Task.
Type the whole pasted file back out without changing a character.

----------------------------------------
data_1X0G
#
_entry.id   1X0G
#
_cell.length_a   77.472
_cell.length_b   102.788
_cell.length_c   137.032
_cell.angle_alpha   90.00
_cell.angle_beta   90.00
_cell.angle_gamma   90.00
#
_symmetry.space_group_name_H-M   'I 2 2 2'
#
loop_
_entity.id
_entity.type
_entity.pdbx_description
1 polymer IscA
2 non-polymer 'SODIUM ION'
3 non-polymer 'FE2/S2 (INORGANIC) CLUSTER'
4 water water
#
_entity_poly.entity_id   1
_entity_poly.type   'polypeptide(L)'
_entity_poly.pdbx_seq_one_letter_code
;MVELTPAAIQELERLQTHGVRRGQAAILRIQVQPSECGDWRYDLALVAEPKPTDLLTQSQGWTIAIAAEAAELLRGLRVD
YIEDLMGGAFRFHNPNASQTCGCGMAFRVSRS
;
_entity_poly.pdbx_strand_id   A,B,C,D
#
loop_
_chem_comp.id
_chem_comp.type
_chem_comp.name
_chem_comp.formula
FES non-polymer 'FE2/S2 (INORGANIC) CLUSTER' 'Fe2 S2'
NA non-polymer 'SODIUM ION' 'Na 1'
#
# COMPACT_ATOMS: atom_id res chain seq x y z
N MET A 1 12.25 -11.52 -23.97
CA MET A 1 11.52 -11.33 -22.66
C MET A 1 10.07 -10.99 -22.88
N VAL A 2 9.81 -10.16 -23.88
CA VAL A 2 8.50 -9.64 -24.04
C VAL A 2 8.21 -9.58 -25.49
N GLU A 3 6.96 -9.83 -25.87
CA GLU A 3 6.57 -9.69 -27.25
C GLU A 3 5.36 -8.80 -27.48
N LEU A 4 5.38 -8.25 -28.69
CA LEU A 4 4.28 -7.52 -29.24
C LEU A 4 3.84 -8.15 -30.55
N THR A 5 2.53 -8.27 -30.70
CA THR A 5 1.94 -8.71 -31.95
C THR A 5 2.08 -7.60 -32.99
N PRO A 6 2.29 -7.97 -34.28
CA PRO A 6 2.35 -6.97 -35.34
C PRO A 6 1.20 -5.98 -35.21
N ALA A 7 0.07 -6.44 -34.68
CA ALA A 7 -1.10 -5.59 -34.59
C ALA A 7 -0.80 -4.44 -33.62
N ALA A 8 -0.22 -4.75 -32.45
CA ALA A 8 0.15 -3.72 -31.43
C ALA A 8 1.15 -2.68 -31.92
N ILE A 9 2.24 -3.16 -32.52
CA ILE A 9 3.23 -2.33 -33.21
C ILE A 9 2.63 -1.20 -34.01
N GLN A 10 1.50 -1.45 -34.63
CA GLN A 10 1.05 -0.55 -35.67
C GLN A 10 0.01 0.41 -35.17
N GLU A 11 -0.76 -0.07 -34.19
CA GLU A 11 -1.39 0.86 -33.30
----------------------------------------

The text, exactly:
data_1X0G
#
_entry.id   1X0G
#
_cell.length_a   77.472
_cell.length_b   102.788
_cell.length_c   137.032
_cell.angle_alpha   90.00
_cell.angle_beta   90.00
_cell.angle_gamma   90.00
#
_symmetry.space_group_name_H-M   'I 2 2 2'
#
loop_
_entity.id
_entity.type
_entity.pdbx_description
1 polymer IscA
2 non-polymer 'SODIUM ION'
3 non-polymer 'FE2/S2 (INORGANIC) CLUSTER'
4 water water
#
_entity_poly.entity_id   1
_entity_poly.type   'polypeptide(L)'
_entity_poly.pdbx_seq_one_letter_code
;MVELTPAAIQELERLQTHGVRRGQAAILRIQVQPSECGDWRYDLALVAEPKPTDLLTQSQGWTIAIAAEAAELLRGLRVD
YIEDLMGGAFRFHNPNASQTCGCGMAFRVSRS
;
_entity_poly.pdbx_strand_id   A,B,C,D
#
loop_
_chem_comp.id
_chem_comp.type
_chem_comp.name
_chem_comp.formula
FES non-polymer 'FE2/S2 (INORGANIC) CLUSTER' 'Fe2 S2'
NA non-polymer 'SODIUM ION' 'Na 1'
#
# COMPACT_ATOMS: atom_id res chain seq x y z
N MET A 1 12.25 -11.52 -23.97
CA MET A 1 11.52 -11.33 -22.66
C MET A 1 10.07 -10.99 -22.88
N VAL A 2 9.81 -10.16 -23.88
CA VAL A 2 8.50 -9.64 -24.04
C VAL A 2 8.21 -9.58 -25.49
N GLU A 3 6.96 -9.83 -25.87
CA GLU A 3 6.57 -9.69 -27.25
C GLU A 3 5.36 -8.80 -27.48
N LEU A 4 5.38 -8.25 -28.69
CA LEU A 4 4.28 -7.52 -29.24
C LEU A 4 3.84 -8.15 -30.55
N THR A 5 2.53 -8.27 -30.70
CA THR A 5 1.94 -8.71 -31.95
C THR A 5 2.08 -7.60 -32.99
N PRO A 6 2.29 -7.97 -34.28
CA PRO A 6 2.35 -6.97 -35.34
C PRO A 6 1.20 -5.98 -35.21
N ALA A 7 0.07 -6.44 -34.68
CA ALA A 7 -1.10 -5.59 -34.59
C ALA A 7 -0.80 -4.44 -33.62
N ALA A 8 -0.22 -4.75 -32.45
CA ALA A 8 0.15 -3.72 -31.43
C ALA A 8 1.15 -2.68 -31.92
N ILE A 9 2.24 -3.16 -32.52
CA ILE A 9 3.23 -2.33 -33.21
C ILE A 9 2.63 -1.20 -34.01
N GLN A 10 1.50 -1.45 -34.63
CA GLN A 10 1.05 -0.55 -35.67
C GLN A 10 0.01 0.41 -35.17
N GLU A 11 -0.76 -0.07 -34.19
CA GLU A 11 -1.39 0.86 -33.30